Montreal Day 2: Canadian Tennis – it, like, exists or something.
How do you say “GO TIM” in Canadian?
I didn’t expect any of the Canucks other than Dancevic to put up a decent fight in Montreal. Ironically, Dancy was the only one who went down not with a bang but a whimper.
Djokovic def. Polansky 6-4, 7-6 (6)
The match was wrapping up as I woke up here in Aus and from the little I saw, Djokovic was playing error-strewn tennis, at times looking frustrated that the crowd wasn’t on his side. But that’s Nole for ya – not exactly a player with a lot of security.
But it’s his first match since Wimbledon, so I’d cut him some slack as long as he ups his level later in the week. I need Djoko to prevent Toothface from robbing the No 2 spot.
Federer def. Niemeyer 7- 6 (3) 6-4
A bit of an ambiguous match and the reports tend to fall into two categories: some reporters and commentators positively purred at Federer’s performance, while others thought Roger struggled throughout the match against a guy ranked outside the top 400.
The reality falls somewhere in between – for it was actually quite solid.
Roger served unbelievably well, and was never really troubled throughout the match. But at the same time, Federer had the occasional heavy feet and very little rhythm until the end of the second set, when he produced a few of his usual “complimentary wow-wow shots”. It ain’t breezy, but it sure as hell ain’t bad either.
Credit to Niemeyer though – the guy was playing some pretty gutsy tennis, and why wouldn’t he? When this was effectively his swan song in front of a home crowd against the world No 1. A fairy tale ending to an unremarkable career.
Warm fuzzies: Photo by Matthew Stockman/Getty Images
Best moment of the match was the happy embrace between the players after the match. It gave me the warm-fuzzies to see Roger let Niemeyer soak in his home crowd’s applause, before walking off with him together.
What a sneaky arrogant asshole! You know he’s just campaigning for his next Stefan Edberg Sportsmanship Award.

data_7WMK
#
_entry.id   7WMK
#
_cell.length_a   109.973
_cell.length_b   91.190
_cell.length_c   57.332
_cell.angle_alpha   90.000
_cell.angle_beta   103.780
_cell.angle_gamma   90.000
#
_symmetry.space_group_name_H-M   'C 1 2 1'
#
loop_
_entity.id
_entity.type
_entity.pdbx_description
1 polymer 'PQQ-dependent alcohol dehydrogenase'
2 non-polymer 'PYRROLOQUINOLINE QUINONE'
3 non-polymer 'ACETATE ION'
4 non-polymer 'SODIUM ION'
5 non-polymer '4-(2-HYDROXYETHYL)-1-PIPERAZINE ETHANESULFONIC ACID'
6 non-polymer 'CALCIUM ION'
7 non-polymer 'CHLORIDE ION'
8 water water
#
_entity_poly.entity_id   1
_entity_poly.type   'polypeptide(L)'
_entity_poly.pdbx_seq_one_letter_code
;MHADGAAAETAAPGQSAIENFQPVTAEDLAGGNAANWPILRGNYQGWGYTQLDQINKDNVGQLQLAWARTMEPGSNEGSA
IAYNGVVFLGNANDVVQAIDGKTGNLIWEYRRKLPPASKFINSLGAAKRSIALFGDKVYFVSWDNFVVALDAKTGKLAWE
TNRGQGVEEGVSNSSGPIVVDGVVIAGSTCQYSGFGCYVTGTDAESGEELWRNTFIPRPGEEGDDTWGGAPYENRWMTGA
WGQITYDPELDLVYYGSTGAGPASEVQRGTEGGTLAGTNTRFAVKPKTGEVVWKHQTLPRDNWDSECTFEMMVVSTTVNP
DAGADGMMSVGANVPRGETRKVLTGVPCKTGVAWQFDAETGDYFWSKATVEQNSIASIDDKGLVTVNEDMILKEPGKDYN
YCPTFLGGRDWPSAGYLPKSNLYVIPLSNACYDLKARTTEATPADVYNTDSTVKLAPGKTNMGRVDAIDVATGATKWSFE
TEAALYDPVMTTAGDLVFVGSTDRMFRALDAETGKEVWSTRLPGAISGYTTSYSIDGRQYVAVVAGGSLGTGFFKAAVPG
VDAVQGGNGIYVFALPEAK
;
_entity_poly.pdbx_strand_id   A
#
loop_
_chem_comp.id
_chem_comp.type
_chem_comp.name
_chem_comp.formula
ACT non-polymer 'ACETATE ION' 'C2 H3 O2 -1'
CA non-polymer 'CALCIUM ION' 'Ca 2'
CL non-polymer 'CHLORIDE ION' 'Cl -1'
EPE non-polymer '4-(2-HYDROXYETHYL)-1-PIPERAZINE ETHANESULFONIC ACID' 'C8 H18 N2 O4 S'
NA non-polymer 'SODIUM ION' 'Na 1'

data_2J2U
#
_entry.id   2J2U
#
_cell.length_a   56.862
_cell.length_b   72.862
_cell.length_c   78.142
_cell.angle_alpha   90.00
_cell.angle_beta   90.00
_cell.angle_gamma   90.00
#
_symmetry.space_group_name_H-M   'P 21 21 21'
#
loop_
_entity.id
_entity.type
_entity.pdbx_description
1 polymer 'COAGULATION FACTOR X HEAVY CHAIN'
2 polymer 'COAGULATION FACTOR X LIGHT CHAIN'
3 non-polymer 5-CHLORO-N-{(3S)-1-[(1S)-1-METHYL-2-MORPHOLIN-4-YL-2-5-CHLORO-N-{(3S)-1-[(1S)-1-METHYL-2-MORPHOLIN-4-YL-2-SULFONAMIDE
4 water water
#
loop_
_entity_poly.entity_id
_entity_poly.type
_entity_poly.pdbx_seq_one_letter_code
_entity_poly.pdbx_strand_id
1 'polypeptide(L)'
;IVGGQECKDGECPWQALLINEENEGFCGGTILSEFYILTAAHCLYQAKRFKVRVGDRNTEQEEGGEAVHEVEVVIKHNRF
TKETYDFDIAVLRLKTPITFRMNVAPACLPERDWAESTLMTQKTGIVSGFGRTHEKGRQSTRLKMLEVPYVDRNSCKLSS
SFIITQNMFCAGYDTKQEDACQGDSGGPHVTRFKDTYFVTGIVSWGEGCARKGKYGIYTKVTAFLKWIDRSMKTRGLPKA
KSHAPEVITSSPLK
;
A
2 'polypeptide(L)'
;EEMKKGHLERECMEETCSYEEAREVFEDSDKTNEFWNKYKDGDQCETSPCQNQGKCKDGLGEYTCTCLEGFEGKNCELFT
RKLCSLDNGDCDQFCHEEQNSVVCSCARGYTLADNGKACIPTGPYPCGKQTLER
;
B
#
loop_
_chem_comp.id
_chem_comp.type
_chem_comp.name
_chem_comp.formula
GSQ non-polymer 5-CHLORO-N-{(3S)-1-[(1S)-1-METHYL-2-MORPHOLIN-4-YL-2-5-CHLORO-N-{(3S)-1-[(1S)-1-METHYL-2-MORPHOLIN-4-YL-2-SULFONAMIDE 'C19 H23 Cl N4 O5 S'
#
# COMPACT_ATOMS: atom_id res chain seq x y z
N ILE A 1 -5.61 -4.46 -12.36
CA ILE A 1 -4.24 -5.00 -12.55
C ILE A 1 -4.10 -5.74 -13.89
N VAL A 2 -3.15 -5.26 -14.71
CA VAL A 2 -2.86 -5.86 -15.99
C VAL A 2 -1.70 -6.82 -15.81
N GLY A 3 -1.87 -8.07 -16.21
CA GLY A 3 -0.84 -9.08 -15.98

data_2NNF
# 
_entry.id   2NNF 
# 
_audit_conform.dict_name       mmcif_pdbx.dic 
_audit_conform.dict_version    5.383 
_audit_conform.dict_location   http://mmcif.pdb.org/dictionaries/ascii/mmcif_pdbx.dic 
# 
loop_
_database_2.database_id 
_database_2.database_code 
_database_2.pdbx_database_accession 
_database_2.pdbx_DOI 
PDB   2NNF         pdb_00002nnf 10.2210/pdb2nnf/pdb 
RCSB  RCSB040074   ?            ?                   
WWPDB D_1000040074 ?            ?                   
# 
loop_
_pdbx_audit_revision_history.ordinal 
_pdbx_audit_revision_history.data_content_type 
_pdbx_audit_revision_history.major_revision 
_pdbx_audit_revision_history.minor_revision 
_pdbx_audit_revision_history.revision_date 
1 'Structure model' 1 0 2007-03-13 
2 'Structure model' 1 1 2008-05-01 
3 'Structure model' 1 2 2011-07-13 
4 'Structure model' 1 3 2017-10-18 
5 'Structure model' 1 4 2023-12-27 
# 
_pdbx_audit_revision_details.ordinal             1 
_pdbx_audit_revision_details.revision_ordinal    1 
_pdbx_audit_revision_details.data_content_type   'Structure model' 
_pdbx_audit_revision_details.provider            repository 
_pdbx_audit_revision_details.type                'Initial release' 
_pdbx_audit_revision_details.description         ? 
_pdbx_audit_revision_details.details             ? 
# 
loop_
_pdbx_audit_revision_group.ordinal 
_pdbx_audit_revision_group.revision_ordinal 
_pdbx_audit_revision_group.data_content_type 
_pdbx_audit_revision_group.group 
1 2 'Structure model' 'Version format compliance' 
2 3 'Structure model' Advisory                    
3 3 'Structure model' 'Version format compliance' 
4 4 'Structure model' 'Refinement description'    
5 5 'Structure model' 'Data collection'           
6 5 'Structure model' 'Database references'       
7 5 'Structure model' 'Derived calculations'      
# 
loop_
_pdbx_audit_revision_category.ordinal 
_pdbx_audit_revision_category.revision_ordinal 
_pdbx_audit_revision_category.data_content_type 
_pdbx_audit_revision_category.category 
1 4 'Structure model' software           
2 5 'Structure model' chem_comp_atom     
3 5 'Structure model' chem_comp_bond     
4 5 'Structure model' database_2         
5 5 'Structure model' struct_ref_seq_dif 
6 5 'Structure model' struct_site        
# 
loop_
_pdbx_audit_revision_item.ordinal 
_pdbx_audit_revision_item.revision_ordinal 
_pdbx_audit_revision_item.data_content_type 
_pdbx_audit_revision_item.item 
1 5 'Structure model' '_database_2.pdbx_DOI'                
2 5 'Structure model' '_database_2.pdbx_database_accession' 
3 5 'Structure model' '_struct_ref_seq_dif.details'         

Gonzalez def Raonic 4-6 7-6 6-4.
Who is Milos Raonic and why was he so friggin good?
Tough for the 18 year old Canadian that no one’s ever heard of. He played some fantabulous, composed tennis, had match point on Gonzo during the second set tiebreak, only to lose it in three sets.
An admirable effort by the Babyface, he sadly reminded me of Gulbis two years ago. And if he keeps playing at that level, I’m going to have to learn to spell his name.
Murray def. Chardy 6-4 6-2.
Nothing more to say about this: best first round performance out of all the title contenders this tournament, which doesn’t say much about what’s to come of course.
There is more than just the title at stake for Murray in Montreal – he will overtake Nadal as the world No 2 if he wins the tournament, or reaches the final with Rafa losing in the semis.
Sorry to any Muz fans, but for the sake of normalcy in my tennis universe, Toothface cannot be World No 2. NO.
Ferrero def. Hewitt 6-1 6-4.
Didn’t see this one at all, but it seemed that Hewitt was bothered by a leg injury he sustained last week in Washington. JCF is still solid since Wimbledon and has a decent chance of being seeded for the US Open if he continues to play great tennis.
I could be reading too much into these presscons, but this was just awkward:
Q. Have you been watching Kim’s comeback at all?
LLEYTON HEWITT: No, no.
Last unrelated tidbit – It’s the 12th August, which calls for a chorus of “happy birthday” to the other GOAT – Pete Sampras. Funny how Federer, Laver and Pete were all born within four days of each other. Now that’s good company.